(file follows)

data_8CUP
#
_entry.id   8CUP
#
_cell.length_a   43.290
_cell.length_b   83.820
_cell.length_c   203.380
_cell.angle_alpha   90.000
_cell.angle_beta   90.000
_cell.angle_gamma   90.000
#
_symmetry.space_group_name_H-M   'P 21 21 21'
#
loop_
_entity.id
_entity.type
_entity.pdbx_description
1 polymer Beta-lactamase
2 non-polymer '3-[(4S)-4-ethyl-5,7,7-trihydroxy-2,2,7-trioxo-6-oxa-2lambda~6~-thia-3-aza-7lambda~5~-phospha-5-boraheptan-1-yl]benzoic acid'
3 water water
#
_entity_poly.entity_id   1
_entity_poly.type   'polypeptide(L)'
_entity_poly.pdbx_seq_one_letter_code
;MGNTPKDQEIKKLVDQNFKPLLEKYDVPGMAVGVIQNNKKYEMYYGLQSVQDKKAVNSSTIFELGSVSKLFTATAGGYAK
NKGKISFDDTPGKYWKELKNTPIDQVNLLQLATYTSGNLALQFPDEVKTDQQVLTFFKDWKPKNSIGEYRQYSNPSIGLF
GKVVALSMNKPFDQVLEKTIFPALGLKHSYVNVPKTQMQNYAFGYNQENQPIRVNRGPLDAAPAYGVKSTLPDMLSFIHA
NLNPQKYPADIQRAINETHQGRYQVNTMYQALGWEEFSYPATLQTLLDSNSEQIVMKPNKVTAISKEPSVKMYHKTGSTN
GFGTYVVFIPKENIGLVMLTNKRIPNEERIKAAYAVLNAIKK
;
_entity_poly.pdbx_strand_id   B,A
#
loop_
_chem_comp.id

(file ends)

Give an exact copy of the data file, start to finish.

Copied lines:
data_8CUP
#
_entry.id   8CUP
#
_cell.length_a   43.290
_cell.length_b   83.820
_cell.length_c   203.380
_cell.angle_alpha   90.000
_cell.angle_beta   90.000
_cell.angle_gamma   90.000
#
_symmetry.space_group_name_H-M   'P 21 21 21'
#
loop_
_entity.id
_entity.type
_entity.pdbx_description
1 polymer Beta-lactamase
2 non-polymer '3-[(4S)-4-ethyl-5,7,7-trihydroxy-2,2,7-trioxo-6-oxa-2lambda~6~-thia-3-aza-7lambda~5~-phospha-5-boraheptan-1-yl]benzoic acid'
3 water water
#
_entity_poly.entity_id   1
_entity_poly.type   'polypeptide(L)'
_entity_poly.pdbx_seq_one_letter_code
;MGNTPKDQEIKKLVDQNFKPLLEKYDVPGMAVGVIQNNKKYEMYYGLQSVQDKKAVNSSTIFELGSVSKLFTATAGGYAK
NKGKISFDDTPGKYWKELKNTPIDQVNLLQLATYTSGNLALQFPDEVKTDQQVLTFFKDWKPKNSIGEYRQYSNPSIGLF
GKVVALSMNKPFDQVLEKTIFPALGLKHSYVNVPKTQMQNYAFGYNQENQPIRVNRGPLDAAPAYGVKSTLPDMLSFIHA
NLNPQKYPADIQRAINETHQGRYQVNTMYQALGWEEFSYPATLQTLLDSNSEQIVMKPNKVTAISKEPSVKMYHKTGSTN
GFGTYVVFIPKENIGLVMLTNKRIPNEERIKAAYAVLNAIKK
;
_entity_poly.pdbx_strand_id   B,A
#
loop_
_chem_comp.id